Review: Belle & Sebastian make balmy songs for upcoming film

This cover image released by Matador Records shows "Days of the Bagnold Summer," a release by Belle and Sebastian. (Matador Records via AP)

This cover image released by Matador Records shows "Days of the Bagnold Summer," a release by Belle and Sebastian. (Matador Records via AP)

Belle & Sebastian, "Days of the Bangold Summer" (Matador)

Ask some people if they've seen a certain film and they answer "No, but I read the book." For their part, Belle & Sebastian offer those asked if they've seen "Days of the Bangold Summer" the chance to say, "Not yet, but I've already heard the soundtrack."

The Scottish band's latest provides the songs to Simon Bird's directorial debut — about a summer shared by divorced librarian Sue Bangold and her teenage son Daniel — based on the 2012 graphic novel by Joff Winterhart and not scheduled for release until next year.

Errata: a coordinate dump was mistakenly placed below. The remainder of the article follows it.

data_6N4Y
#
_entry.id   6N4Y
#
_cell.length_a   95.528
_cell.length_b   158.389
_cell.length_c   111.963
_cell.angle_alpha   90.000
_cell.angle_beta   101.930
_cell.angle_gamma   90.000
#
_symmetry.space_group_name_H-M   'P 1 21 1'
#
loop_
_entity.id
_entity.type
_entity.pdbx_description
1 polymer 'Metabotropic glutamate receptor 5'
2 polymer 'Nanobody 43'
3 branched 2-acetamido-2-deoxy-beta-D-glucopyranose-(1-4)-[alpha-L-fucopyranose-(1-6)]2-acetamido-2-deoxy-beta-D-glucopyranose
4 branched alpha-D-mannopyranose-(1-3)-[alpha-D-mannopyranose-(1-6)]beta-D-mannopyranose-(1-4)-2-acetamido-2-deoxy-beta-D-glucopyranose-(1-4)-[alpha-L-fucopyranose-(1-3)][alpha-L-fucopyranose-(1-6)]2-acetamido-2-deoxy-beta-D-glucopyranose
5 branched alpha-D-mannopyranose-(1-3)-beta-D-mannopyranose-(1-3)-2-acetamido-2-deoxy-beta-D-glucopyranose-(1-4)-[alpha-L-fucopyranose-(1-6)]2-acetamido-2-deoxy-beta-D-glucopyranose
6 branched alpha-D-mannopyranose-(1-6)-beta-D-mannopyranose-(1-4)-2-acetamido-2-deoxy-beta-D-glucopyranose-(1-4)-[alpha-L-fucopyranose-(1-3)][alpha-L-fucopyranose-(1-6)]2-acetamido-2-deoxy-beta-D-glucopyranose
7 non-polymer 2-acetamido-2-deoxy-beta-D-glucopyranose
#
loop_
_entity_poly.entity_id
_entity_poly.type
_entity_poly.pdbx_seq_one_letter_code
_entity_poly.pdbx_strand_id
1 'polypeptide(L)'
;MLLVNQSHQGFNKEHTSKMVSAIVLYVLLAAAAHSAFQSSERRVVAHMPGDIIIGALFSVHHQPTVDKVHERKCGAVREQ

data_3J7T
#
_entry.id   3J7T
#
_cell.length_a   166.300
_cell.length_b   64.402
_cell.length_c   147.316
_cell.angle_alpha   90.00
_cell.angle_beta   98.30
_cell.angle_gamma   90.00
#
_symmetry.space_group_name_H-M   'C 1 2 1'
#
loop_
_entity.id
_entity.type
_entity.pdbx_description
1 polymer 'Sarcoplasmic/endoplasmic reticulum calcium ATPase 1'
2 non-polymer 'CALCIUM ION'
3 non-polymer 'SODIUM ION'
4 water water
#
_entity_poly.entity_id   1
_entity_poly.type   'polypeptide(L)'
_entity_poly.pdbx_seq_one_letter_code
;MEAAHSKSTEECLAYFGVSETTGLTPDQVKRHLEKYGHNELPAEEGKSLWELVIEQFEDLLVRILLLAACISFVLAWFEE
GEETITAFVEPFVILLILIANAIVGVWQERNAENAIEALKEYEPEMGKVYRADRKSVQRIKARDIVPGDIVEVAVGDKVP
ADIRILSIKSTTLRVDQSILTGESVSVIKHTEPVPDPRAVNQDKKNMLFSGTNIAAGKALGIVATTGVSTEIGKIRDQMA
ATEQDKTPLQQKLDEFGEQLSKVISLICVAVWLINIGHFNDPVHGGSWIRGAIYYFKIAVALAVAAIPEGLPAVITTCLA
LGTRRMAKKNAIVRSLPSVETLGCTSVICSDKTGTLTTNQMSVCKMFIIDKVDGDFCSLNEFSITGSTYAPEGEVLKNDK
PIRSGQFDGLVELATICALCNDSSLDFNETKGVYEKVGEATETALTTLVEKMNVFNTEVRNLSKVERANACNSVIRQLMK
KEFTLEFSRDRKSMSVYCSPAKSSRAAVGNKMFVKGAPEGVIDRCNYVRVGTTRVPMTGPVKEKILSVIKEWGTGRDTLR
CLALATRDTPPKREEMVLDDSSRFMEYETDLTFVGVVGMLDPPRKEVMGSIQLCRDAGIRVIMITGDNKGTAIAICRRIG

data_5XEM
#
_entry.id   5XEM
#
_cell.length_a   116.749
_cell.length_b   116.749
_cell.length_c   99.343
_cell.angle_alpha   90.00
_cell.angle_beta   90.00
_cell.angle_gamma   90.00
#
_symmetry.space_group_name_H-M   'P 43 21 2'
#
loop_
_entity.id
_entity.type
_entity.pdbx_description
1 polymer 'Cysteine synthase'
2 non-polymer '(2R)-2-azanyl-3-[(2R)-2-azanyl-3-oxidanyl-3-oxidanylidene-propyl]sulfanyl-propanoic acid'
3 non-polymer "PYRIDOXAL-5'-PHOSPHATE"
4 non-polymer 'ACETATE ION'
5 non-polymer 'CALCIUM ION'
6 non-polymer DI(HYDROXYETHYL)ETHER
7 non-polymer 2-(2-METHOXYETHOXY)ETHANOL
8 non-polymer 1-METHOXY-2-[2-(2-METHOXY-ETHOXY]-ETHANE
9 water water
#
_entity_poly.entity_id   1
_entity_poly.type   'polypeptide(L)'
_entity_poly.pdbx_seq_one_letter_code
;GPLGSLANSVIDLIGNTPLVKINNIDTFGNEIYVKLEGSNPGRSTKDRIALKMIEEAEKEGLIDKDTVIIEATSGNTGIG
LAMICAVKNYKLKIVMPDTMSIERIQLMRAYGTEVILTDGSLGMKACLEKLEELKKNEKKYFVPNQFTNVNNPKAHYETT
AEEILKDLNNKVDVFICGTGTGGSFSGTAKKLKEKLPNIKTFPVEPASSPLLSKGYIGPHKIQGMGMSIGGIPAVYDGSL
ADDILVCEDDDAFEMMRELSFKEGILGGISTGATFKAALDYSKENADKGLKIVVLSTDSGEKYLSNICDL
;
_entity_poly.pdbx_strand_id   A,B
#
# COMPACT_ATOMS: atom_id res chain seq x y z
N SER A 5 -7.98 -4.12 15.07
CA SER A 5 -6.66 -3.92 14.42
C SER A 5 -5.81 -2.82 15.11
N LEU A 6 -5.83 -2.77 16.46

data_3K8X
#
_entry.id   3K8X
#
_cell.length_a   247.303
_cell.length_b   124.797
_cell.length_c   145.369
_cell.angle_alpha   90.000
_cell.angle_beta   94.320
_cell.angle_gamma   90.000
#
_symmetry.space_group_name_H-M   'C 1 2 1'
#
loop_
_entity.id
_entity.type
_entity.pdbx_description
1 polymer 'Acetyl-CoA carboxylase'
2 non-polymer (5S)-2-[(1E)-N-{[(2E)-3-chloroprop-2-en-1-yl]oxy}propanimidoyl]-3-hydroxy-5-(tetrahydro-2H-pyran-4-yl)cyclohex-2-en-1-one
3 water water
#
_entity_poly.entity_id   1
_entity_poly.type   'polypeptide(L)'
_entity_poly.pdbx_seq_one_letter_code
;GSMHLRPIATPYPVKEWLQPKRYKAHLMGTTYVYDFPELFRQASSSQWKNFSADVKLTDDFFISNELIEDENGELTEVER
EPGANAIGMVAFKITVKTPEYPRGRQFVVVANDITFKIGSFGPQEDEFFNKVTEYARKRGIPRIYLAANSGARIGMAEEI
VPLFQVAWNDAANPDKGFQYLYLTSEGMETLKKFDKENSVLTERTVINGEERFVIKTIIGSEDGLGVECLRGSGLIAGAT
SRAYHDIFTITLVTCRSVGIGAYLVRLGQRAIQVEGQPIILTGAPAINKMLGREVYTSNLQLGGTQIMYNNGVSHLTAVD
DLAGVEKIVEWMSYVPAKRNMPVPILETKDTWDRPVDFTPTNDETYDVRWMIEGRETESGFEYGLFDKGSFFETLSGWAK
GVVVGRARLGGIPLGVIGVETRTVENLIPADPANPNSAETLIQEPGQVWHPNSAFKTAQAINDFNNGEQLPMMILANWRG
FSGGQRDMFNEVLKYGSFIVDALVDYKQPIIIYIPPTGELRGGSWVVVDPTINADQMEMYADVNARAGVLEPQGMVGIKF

No matter, because whether working with the past, present or future, Belle & Sebastian know how to adapt.

The long-ago on "Days of the Bangold Summer" is invoked almost at the start, with a newly recorded version of "I Know Where the Summer Goes," originally on a 1998 EP, whose lyrics about the summer doldrums seem custom-made. Also making a return appearance, in a slightly more polished version than in 1996, is "Get Me Away from Here I'm Dying," which, what a coincidence, fits seamlessly with the rest new songs.

Turning to more conventional soundtrack norms, there are four instrumentals, from melancholic opener "Sister Buddha (Intro)" to closer "We Were Never Glorious," which incorporates dialogue from the film.

Highlights among the new songs include the gently thump of "Sister Buddha" and "Did the Day Go Just Like You Wanted?" whose second line is "Or did you hold on with your fingernails?" and which offers keen insight into realistic parent-child dynamics.

Bandleader Stuart Murdoch says most of the ideas came to him quickly after reading the book and Bird also had a voice in the song selection, so the paring of sound and vision should be a good match.

Once you've heard the music, you can wait for the film — or read the book.